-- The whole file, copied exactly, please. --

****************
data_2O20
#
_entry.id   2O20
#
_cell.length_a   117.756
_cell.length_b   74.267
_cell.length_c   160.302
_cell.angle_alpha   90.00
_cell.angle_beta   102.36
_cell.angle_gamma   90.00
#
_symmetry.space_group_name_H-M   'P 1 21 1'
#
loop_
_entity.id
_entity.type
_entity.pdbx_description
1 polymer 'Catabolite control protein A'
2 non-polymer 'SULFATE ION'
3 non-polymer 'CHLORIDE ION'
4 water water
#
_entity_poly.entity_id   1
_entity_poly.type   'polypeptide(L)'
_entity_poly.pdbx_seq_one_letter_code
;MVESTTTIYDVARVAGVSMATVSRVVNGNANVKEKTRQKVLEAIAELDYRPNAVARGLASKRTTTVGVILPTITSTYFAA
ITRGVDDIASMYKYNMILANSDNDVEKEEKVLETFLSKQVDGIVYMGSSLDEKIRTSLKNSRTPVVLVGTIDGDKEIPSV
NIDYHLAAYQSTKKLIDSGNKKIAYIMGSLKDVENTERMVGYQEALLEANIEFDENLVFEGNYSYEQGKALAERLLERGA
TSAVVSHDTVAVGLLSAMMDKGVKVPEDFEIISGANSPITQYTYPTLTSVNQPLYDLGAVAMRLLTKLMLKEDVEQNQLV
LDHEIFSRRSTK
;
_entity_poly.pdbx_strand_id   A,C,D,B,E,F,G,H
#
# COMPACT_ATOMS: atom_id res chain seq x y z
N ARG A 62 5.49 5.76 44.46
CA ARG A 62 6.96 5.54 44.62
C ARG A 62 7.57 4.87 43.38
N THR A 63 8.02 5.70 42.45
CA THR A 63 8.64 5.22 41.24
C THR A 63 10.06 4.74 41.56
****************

data_2O20
#
_entry.id   2O20
#
_cell.length_a   117.756
_cell.length_b   74.267
_cell.length_c   160.302
_cell.angle_alpha   90.00
_cell.angle_beta   102.36
_cell.angle_gamma   90.00
#
_symmetry.space_group_name_H-M   'P 1 21 1'
#
loop_
_entity.id
_entity.type
_entity.pdbx_description
1 polymer 'Catabolite control protein A'
2 non-polymer 'SULFATE ION'
3 non-polymer 'CHLORIDE ION'
4 water water
#
_entity_poly.entity_id   1
_entity_poly.type   'polypeptide(L)'
_entity_poly.pdbx_seq_one_letter_code
;MVESTTTIYDVARVAGVSMATVSRVVNGNANVKEKTRQKVLEAIAELDYRPNAVARGLASKRTTTVGVILPTITSTYFAA
ITRGVDDIASMYKYNMILANSDNDVEKEEKVLETFLSKQVDGIVYMGSSLDEKIRTSLKNSRTPVVLVGTIDGDKEIPSV
NIDYHLAAYQSTKKLIDSGNKKIAYIMGSLKDVENTERMVGYQEALLEANIEFDENLVFEGNYSYEQGKALAERLLERGA
TSAVVSHDTVAVGLLSAMMDKGVKVPEDFEIISGANSPITQYTYPTLTSVNQPLYDLGAVAMRLLTKLMLKEDVEQNQLV
LDHEIFSRRSTK
;
_entity_poly.pdbx_strand_id   A,C,D,B,E,F,G,H
#
# COMPACT_ATOMS: atom_id res chain seq x y z
N ARG A 62 5.49 5.76 44.46
CA ARG A 62 6.96 5.54 44.62
C ARG A 62 7.57 4.87 43.38
N THR A 63 8.02 5.70 42.45
CA THR A 63 8.64 5.22 41.24
C THR A 63 10.06 4.74 41.56